Exams can be very stressful. How can we manage this stress?

1. Listen to your stress 

Do you dismiss or ignore your stress and try and study “over” it? Feeling stressed impacts our ability to learn and take in information. Our stress is there to tell us something, when we listen to our feelings they settle down, giving the learning part of the brain an opportunity to focus. Often stress is a signal to get clarity, it can come from a sense of being out of control. Listening to the stress and satisfying it’s need by doing some planning or just getting clarity of what you need to do and how can already help.

2. Plan

Sometimes when we are stressed we rush into just studying and studying or we procrastinate because we feel overwhelmed. Neither of these options are effective. When we just study our brains don’t have clarity of when we are going to have a break and this can affect the quality of our studying or our receptiveness. When we procrastinate we just load ourselves with more pressure and stress. The answer is to plan. Spending a half an hour to plan can make a huge difference. It gives us a structure/framework to work in which can settle the anxiety because it breaks up the work or action steps into smaller pieces, thereby focusing on smaller pieces at a time. It gives us clarity on what we need to cover and when we should be finished. It also gives us a way to measure ourselves and to learn how long it takes us to study different sections. The idea is to gain an understanding on how we study so that our planning gets better and better leaving us feeling in control. So don’t expect to get your plan perfect at first! Plan, measure and adjust – it is a learning process that develops your effectiveness.

3. Implement an effective learning strategy all year round

Developing the discipline to study consistently all year prevents stress at exam time. Even spending half an hour every day just going over the work learnt that day can make a huge difference. MAKING the time for this is the biggest gift you can give yourself. It is very easy to find reasons not to but we have to keep reminding ourselves of the pain of the stress when we don’t. Let that drive and develop your discipline to do it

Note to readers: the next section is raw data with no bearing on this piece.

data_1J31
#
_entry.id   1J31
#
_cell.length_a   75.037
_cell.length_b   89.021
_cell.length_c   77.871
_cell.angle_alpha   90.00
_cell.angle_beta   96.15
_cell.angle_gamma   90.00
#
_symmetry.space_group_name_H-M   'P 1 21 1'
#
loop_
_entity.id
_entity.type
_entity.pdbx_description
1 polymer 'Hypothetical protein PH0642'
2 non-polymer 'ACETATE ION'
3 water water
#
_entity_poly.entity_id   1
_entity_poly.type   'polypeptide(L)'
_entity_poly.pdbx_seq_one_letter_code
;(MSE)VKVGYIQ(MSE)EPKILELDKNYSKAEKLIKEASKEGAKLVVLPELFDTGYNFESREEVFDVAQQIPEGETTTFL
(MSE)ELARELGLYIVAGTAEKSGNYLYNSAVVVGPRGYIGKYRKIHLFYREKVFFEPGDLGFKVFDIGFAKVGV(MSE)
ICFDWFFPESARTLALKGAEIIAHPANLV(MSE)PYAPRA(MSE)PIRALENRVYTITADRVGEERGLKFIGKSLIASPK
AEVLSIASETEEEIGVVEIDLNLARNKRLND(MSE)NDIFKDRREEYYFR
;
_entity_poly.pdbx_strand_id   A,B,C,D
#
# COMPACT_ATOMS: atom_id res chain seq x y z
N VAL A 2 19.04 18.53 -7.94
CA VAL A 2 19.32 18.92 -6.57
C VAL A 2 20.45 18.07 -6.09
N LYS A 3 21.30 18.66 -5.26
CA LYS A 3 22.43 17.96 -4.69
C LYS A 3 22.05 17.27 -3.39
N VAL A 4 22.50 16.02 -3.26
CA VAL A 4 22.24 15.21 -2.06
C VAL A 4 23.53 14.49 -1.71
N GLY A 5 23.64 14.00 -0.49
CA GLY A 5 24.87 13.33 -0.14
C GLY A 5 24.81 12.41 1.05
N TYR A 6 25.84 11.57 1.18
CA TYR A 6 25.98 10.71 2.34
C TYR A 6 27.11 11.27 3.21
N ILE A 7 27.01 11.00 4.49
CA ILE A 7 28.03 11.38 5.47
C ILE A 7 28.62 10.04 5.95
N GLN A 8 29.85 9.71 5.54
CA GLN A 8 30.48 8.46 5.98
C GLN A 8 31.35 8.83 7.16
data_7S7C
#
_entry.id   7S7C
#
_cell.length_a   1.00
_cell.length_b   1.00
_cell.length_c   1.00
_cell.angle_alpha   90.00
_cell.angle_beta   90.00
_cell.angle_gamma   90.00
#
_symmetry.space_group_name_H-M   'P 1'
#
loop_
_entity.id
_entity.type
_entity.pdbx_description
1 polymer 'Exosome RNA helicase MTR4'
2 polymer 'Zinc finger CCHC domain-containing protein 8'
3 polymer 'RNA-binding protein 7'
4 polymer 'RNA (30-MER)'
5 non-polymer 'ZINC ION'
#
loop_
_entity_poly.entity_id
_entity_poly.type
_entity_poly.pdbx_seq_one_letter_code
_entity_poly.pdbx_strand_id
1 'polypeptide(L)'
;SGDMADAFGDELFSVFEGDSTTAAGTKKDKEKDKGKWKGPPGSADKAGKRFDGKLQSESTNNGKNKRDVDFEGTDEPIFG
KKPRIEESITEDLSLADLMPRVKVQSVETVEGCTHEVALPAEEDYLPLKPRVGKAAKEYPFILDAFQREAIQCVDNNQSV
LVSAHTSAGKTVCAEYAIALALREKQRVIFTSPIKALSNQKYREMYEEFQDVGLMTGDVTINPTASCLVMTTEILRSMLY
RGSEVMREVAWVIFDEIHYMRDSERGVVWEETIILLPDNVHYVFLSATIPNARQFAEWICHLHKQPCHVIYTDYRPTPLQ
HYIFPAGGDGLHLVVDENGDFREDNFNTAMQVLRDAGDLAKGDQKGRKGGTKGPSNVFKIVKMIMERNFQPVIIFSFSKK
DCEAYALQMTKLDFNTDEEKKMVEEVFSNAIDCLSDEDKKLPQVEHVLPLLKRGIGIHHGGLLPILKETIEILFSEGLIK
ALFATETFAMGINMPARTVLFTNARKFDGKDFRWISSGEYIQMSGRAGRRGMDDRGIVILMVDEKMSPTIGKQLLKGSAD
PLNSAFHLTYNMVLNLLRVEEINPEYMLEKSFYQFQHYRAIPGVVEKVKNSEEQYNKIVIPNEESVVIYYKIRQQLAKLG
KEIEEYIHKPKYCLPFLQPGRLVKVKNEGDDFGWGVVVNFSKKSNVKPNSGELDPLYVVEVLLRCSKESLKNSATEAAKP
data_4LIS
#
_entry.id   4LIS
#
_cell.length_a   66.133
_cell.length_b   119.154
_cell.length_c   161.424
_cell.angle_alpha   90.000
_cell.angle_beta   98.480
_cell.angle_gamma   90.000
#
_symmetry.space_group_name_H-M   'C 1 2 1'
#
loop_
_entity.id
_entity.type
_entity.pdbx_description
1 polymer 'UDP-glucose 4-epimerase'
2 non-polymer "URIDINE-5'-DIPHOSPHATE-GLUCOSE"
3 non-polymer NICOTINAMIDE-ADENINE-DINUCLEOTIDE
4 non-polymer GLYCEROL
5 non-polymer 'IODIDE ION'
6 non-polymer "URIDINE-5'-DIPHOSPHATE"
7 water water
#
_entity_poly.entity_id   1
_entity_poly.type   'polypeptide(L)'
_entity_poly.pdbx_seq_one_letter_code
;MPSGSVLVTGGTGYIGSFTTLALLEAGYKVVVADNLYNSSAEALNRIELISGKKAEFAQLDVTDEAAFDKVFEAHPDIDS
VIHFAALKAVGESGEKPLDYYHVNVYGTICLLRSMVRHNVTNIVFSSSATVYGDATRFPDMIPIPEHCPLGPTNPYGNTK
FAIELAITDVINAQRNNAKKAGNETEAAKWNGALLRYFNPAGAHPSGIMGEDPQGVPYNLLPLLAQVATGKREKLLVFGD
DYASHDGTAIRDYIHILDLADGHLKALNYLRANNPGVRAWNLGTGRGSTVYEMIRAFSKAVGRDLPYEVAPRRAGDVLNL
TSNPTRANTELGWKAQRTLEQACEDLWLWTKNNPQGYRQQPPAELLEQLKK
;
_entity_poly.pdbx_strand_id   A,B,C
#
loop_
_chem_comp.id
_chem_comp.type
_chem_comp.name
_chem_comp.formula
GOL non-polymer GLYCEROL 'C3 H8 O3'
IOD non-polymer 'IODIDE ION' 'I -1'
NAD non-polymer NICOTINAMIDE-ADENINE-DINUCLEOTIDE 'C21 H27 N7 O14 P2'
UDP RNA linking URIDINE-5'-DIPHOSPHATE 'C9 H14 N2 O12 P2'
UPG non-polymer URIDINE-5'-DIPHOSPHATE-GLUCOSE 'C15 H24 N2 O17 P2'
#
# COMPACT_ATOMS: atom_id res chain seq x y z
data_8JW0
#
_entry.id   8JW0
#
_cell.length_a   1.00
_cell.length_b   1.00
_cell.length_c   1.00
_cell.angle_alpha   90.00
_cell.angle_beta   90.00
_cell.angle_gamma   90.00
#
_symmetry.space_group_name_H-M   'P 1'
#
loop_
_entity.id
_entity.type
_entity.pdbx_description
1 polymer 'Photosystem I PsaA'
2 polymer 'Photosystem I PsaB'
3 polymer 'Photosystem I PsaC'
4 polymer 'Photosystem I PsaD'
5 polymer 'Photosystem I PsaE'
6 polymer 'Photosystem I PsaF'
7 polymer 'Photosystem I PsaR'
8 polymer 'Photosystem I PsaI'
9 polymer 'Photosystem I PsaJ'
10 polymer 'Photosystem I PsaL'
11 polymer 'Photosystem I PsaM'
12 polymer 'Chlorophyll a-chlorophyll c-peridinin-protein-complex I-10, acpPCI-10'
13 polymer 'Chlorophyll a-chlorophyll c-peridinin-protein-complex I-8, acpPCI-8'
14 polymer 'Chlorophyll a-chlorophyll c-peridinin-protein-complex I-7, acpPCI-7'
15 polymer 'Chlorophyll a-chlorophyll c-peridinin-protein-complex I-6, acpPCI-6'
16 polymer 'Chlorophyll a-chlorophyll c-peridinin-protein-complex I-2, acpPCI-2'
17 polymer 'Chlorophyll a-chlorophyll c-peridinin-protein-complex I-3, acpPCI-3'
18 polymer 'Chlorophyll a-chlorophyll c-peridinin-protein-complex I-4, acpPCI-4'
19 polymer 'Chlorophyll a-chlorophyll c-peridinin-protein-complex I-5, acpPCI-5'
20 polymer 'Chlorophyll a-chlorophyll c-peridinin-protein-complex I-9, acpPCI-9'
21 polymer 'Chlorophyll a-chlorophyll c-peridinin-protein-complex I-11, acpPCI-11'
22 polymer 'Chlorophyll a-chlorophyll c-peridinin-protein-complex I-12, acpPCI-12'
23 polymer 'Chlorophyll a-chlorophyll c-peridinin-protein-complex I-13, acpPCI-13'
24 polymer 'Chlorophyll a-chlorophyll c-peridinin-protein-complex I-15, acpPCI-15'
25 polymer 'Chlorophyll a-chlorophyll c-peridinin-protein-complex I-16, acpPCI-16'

4. Set effective boundaries

– when we have a clear plan we are able to say no to other commitments more easily from family or friends. How often do these engagements or commitments impact your studying? It can even impact your effectiveness or concentration if they happen before your study session.  Learning to say no and planning studying first can improve effectiveness and reduces stress.

5. Managing your expectations

What results are you expecting to get? We can’t know what mark we are going to get, so if our focus remains on that, we will feel stressed and out of control. Sometimes unreasonable papers are set and no matter how hard we study we won’t necessarily do as well as we would like. Goals are important but changing the way we measure ourselves reduces the stress. Deciding what we feel is enough in terms of how much we have studied is the best way to measure and give yourself the time to do so. Learning to measure ourselves based on our effort and not on the outside result is a very good life strategy. We don’t always have control of what happens on the outside, but if we measure ourselves by our efforts we learn to keep adjusting our efforts to get what we want and then circumstances do not dictate our happiness

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